Category Archives: GIS

Distance Matrix in R

I’ll do an exercise to make a distance matrix, for that we only need the function spDistN1 from the library “sp”. 

The basic use of the function is the following:

coordinates(meuse) <- c("x", "y")
spDistsN1(meuse, meuse[1,], longlat=TRUE)

The limitation this is it only return the distance of the first element (or given row), because what the function does is to measure the distance of all the elements in relation with only one geometric element (meuse[1, ]) . To solve that we can use the apply function:

apply(meuse@coords, 1, function(x) spDistsN1(meuse@coords, x, longlat = T))

This is a great solution, but the issue is when the data is too big. In that case it will take too much time to process. (Imagine the case I do this with a for loop instead of apply, it would be much slower than now).

To solve the aforementioned problem I must to process with parallelization and as you can guess, the function parApply is just like apply but with parallelization development on it:

m.coord <- meuse@coords
ncore <- detectCores()
cl <- makeCluster(ncore)
clusterExport(cl, c("m.coord"))
clusterEvalQ(cl = cl, expr = c(library(sp)))
parApply(cl = cl, X = m.coord, MARGIN = 1, 
FUN = function(x) spDistsN1(m.coord, x, longlat = T))

Then we have a nice and an efficient solution.

Note: I know it can be easily done with a GIS software, but in this way it
can be incorporated in a bigger and automatized process.


Some Reflextions about Open Source Software

On my time at the University, I learned some of Mapinfo, and Arcview 3.x as a main GIS package, including Avenue as a programming language. Well, and mapobject too.

On my latest years, they acquire a couple of licences of the brand new ArcGIS. When I putted my hands on it, I was a bit excited because the kind of things you can do.

Obviously, the problem with Commercial Softwares is when appears bugs, and the new versions are coming; or whether you need them on your own laptop. So, first of all, I found ArcExplorer, but I didn’t like it, because, you can’t  do much with just a viewer. If you are looking for a viewer, just transform your shapefiles into a kml.

Just by accident, saw a GIS called gvSIG, the problem of this, it was that it used to crush a lot. I’ve heard that know is in a very good shape and is stable. Even on that time, it had some interesting things and for free. I get back to Arcgis, but some time after that I found Quantum GIS, now called renamed as QGIS. I was astonish, for me it was better than ARCGIS, and it’s improving everyday, and you can see how often are new plugins. Well, since that time I’ve been using it.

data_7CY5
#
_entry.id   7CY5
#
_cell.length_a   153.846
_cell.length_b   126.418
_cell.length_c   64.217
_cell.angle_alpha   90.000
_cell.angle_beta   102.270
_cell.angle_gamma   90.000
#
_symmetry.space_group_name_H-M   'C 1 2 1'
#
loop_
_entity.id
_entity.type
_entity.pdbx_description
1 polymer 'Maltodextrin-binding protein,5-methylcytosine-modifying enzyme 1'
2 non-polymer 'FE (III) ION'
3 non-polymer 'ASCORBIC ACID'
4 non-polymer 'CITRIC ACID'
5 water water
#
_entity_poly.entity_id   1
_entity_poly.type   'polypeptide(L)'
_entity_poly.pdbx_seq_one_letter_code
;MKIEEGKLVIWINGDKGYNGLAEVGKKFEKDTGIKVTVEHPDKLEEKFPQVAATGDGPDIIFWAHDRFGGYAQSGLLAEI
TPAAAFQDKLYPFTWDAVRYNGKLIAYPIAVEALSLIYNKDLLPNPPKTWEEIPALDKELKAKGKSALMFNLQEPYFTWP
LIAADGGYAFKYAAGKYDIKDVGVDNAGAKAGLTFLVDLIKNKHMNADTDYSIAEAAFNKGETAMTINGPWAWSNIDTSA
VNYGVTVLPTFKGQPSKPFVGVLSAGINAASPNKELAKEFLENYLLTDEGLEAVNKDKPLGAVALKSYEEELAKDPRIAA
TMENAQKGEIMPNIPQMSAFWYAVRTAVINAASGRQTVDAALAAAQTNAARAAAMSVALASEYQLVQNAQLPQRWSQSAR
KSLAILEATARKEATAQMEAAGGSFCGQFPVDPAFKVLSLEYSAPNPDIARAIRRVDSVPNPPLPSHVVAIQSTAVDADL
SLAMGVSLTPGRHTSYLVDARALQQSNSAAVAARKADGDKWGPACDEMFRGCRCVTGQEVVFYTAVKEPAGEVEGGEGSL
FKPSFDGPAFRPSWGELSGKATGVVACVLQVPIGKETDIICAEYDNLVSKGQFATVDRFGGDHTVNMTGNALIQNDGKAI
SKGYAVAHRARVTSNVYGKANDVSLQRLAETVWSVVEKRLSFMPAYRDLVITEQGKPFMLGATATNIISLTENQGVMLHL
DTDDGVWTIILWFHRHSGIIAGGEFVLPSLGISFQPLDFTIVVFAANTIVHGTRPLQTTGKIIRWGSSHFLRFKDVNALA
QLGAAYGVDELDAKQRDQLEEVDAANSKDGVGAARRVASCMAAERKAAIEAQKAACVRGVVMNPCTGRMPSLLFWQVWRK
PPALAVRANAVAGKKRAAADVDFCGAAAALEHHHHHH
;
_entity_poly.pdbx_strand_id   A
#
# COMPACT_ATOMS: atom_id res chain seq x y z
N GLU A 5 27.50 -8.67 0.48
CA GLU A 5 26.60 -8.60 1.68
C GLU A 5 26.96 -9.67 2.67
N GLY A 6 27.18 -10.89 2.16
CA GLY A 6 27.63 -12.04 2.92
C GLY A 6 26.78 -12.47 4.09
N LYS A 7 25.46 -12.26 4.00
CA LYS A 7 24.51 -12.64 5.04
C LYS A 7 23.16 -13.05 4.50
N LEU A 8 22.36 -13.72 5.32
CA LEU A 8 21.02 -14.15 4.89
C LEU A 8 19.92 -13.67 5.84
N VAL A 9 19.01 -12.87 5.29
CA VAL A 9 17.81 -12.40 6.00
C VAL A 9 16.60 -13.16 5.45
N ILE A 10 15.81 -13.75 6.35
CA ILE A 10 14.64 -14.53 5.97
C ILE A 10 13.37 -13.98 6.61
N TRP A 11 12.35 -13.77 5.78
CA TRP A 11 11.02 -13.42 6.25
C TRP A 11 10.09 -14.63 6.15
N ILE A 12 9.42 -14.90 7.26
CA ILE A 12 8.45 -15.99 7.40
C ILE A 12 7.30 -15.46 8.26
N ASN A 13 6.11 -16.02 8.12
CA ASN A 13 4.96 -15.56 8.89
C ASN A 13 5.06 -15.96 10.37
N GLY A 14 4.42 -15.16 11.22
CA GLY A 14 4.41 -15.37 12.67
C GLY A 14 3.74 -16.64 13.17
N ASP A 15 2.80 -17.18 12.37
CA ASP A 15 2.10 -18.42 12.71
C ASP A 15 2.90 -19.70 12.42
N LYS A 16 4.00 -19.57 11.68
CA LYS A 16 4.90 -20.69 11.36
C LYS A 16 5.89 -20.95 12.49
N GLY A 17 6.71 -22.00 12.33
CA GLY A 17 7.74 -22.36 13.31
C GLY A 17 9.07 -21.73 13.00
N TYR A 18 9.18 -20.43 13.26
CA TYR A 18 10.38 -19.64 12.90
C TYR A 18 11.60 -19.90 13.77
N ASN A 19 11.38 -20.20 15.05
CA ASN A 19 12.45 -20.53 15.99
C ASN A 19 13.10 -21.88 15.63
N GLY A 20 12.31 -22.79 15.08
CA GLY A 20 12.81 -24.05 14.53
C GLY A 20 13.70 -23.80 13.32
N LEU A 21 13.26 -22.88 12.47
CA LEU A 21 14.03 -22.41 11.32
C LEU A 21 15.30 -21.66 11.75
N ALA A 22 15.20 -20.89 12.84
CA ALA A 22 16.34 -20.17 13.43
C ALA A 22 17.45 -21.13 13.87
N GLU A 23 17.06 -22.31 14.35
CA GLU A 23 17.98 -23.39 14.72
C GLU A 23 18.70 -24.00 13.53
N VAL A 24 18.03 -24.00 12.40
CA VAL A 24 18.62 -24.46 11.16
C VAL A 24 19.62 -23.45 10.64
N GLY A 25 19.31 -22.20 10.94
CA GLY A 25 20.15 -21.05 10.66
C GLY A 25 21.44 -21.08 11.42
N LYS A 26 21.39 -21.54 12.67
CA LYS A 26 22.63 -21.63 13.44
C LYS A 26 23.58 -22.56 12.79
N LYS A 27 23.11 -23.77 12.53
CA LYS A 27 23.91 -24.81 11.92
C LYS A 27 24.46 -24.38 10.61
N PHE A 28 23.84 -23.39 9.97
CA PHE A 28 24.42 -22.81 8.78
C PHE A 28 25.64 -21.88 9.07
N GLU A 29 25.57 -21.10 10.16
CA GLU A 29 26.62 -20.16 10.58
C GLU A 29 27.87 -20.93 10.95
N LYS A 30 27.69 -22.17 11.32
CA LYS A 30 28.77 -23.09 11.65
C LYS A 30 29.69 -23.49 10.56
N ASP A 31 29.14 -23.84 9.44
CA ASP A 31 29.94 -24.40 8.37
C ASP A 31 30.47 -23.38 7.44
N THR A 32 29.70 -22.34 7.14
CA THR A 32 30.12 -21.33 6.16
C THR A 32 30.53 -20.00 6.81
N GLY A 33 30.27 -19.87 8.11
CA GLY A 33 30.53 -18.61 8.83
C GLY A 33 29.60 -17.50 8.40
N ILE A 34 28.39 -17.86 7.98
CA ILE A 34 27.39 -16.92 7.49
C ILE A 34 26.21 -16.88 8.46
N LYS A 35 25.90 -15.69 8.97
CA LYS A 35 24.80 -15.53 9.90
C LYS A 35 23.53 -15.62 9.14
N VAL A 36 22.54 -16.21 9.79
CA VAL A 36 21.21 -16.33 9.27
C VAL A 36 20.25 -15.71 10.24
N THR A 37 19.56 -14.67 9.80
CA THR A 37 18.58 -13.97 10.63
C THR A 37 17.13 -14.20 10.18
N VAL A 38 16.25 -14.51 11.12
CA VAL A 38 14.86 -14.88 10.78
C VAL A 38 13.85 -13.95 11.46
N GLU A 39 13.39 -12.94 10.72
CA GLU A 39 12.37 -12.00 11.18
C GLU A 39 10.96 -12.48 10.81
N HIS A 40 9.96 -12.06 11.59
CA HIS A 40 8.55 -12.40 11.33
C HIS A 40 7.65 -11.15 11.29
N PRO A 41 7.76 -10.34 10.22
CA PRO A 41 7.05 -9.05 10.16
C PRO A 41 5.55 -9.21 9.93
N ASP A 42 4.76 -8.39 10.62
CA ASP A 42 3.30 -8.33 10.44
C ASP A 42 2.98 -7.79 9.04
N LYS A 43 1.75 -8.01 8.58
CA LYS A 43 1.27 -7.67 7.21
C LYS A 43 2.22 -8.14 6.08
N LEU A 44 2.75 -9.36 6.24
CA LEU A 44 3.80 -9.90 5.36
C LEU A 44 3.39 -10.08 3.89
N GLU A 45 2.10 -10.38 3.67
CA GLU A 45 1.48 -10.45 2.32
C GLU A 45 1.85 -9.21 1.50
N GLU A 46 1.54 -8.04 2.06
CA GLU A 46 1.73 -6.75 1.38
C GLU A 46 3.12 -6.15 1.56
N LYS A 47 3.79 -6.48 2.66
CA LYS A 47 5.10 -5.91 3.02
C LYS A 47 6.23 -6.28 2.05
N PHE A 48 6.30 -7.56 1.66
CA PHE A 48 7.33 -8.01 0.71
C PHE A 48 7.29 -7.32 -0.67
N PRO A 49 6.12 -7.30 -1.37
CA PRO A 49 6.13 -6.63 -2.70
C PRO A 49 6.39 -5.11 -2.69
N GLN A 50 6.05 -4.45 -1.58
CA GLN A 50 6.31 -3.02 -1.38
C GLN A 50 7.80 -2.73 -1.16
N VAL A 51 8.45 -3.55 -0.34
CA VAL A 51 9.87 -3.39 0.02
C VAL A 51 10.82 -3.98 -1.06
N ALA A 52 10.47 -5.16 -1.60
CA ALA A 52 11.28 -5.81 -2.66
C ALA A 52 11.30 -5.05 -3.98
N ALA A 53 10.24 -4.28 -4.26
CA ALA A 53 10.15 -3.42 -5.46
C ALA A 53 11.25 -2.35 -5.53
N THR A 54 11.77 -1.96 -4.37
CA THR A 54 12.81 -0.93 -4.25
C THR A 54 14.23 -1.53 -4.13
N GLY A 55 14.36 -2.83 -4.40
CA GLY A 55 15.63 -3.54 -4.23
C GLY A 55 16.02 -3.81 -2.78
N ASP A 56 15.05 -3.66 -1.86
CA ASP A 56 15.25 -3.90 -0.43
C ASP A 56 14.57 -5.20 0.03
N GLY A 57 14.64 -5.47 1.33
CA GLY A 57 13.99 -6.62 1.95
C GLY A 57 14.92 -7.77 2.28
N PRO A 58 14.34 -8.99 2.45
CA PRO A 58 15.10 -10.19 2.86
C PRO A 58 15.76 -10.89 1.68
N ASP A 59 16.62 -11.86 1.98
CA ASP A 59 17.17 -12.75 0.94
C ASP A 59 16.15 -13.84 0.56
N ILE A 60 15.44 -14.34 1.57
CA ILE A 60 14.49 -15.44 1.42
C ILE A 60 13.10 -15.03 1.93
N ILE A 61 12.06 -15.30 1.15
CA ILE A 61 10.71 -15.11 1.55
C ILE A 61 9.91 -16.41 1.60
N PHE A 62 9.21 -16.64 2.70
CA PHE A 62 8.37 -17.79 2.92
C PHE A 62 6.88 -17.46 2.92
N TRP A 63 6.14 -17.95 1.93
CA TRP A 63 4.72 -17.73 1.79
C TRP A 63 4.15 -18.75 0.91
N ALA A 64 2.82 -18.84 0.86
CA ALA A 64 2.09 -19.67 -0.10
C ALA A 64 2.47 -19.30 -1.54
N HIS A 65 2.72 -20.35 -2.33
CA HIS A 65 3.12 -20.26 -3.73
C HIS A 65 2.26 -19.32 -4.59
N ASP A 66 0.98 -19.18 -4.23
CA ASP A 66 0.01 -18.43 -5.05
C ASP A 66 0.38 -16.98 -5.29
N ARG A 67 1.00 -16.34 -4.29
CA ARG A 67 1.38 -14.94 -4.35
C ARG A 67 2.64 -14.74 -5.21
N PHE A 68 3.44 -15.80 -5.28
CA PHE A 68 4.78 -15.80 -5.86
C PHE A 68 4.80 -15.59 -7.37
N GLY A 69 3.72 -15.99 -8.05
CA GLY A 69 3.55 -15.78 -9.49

Being in QGIS itself, I have discovered the existence of GRASS GIS, it’s a bit hard to understand it. His logic it isn’t the same as with others GIS Softwares, but the amazing of it, is you can it with the command console, and as with QGIS, you can use Python with it.

Beside the greats algorithms of GRASS, is the ability of having a connexion with R. Though, I haven’t tried it, I know you can use SAGA with R. Well, there is another tool for Geospatial things, it’s PostGIS (this allow you to deal with geometry), which is an extension of the DBMS called PostgreSQL; another great of this DBMS is pgRouting.

As I come from the GIS world, it isn’t very easy for me, but, I’m learning R to do Spatial Analysis and Data Analysis. It’s amazing what the people have done with R, it’s very fast. And what I love about the open source, is not a black box as tend to occurs with Commercial Software. With an Open Source Software, you can check what algorithms they apply, and it is free.

What I don’t know, is if anyone is doing a development about the Four-step model for transportation planning. If not, we still have to pay for the black box which is TransCAD.

If you’d like to check the things the package you can use on R, I recommend you to follow the next link:

In fact, there are more projects on the open source line. You can check the web page of the GeoDA Center.